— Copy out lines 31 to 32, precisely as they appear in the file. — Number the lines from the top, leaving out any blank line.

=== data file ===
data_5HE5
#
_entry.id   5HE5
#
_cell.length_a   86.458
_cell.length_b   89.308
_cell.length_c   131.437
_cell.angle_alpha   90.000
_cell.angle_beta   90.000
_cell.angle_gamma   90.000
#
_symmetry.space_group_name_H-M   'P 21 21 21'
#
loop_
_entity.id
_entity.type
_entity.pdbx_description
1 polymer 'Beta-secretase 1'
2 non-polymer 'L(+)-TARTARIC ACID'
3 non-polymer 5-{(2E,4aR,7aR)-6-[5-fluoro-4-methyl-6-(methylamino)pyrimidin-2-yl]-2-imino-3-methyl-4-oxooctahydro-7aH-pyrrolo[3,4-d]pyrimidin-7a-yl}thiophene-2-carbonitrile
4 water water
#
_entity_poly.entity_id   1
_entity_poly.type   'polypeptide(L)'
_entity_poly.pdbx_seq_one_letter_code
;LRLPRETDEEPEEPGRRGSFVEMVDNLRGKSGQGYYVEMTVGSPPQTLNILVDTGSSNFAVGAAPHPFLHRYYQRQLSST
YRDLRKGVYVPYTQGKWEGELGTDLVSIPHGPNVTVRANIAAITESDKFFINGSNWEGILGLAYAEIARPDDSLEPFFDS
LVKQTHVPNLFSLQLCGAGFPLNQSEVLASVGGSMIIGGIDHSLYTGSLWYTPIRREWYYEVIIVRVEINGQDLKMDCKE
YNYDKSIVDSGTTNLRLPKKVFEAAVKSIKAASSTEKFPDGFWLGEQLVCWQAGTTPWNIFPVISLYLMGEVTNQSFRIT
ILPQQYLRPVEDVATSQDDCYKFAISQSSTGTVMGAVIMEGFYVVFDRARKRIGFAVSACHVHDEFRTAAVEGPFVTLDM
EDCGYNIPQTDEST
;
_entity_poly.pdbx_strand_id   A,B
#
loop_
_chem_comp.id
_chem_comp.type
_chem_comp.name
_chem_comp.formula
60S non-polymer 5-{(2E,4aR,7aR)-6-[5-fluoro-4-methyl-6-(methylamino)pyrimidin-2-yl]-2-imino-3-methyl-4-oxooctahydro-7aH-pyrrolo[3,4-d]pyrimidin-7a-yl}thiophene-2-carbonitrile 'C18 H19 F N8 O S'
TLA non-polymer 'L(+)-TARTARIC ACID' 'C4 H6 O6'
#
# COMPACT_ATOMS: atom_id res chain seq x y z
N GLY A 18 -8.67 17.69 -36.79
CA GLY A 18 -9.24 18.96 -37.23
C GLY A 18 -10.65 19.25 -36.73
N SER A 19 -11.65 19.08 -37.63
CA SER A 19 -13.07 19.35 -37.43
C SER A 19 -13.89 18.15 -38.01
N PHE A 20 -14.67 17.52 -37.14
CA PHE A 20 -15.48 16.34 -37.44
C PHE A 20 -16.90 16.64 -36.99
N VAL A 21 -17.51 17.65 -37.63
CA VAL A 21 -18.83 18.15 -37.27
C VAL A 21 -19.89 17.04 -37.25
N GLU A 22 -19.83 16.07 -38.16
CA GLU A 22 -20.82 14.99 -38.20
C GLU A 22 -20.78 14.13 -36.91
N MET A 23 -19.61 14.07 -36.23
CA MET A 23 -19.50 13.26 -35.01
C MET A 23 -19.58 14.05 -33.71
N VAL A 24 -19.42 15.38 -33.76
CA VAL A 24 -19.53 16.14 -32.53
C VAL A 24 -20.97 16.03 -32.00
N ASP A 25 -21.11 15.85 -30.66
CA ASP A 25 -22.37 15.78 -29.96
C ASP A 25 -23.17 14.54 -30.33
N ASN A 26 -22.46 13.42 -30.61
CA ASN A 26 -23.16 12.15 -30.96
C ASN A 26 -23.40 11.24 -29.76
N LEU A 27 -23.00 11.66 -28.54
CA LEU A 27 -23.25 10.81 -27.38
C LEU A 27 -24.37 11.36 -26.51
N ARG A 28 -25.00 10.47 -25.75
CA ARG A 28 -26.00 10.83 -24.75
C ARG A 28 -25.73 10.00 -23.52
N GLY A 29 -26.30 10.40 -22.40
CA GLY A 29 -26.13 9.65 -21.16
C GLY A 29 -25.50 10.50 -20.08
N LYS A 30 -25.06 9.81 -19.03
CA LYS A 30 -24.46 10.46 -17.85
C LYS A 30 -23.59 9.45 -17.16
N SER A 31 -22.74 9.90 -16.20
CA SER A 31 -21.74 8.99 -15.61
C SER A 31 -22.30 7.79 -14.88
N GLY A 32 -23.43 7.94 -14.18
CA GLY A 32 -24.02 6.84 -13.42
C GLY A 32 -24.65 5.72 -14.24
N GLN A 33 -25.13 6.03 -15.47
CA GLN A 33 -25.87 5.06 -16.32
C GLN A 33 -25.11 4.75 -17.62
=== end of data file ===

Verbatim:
EDCGYNIPQTDEST
;